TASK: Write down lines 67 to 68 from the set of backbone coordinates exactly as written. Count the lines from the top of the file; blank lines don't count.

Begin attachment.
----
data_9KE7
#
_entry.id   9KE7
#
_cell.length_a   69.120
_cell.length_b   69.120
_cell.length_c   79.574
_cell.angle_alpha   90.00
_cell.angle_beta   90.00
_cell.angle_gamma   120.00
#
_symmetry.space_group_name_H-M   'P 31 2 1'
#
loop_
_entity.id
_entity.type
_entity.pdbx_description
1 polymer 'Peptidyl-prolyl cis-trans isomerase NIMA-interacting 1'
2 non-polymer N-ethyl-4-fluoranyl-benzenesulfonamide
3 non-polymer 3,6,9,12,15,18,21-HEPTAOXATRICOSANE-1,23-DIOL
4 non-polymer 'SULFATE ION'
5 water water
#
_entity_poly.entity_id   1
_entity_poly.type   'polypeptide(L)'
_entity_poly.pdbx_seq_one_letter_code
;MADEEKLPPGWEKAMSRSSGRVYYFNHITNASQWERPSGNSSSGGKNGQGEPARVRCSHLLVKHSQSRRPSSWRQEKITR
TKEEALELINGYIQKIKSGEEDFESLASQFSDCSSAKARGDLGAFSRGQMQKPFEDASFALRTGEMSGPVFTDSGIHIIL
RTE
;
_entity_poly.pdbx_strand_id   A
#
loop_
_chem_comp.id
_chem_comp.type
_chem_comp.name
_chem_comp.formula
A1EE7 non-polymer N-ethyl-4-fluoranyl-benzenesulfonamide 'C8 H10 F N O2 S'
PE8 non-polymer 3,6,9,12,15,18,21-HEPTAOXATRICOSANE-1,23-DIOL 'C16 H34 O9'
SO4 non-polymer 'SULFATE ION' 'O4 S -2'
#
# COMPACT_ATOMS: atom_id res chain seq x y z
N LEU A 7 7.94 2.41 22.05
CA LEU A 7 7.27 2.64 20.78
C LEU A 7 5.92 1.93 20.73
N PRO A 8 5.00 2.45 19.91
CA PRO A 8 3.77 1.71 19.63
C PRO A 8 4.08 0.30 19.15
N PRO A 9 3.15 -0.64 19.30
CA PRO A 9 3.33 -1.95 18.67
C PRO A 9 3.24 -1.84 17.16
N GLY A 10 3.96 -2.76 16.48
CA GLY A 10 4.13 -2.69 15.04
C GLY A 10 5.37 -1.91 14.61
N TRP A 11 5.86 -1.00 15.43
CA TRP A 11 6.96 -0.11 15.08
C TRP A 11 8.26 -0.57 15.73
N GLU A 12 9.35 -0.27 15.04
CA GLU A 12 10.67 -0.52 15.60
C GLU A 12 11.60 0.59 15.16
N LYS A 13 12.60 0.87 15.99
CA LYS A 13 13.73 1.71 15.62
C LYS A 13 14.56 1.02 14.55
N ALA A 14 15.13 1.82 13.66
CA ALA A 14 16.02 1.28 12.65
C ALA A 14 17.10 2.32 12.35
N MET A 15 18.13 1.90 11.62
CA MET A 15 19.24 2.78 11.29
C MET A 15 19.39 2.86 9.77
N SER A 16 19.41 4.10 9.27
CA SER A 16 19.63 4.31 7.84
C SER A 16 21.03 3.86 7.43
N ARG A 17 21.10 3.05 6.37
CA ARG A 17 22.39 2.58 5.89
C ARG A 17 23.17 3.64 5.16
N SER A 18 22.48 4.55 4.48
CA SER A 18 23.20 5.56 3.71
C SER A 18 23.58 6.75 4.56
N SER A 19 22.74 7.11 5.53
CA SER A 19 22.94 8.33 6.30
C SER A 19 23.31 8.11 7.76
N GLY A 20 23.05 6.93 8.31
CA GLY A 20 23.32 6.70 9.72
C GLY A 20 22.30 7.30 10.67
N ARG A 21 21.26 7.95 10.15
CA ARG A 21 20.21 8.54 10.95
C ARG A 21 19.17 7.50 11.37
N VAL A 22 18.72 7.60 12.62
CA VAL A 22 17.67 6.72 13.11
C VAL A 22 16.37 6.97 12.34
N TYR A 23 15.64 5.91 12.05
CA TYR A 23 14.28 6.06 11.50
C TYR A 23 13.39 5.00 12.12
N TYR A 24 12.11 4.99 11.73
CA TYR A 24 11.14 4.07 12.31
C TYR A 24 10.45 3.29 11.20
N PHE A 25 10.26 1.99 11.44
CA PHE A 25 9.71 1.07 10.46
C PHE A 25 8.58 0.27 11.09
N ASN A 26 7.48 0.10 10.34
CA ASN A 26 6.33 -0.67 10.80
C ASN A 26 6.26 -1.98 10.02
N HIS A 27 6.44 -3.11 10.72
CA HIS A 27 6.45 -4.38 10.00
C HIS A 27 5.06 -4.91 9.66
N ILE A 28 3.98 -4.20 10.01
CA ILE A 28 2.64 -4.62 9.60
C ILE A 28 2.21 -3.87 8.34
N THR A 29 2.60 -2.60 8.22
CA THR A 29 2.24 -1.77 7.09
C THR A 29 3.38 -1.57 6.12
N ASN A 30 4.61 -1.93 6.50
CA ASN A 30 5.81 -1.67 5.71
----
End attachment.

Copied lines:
N MET A 15 18.13 1.90 11.62
CA MET A 15 19.24 2.78 11.29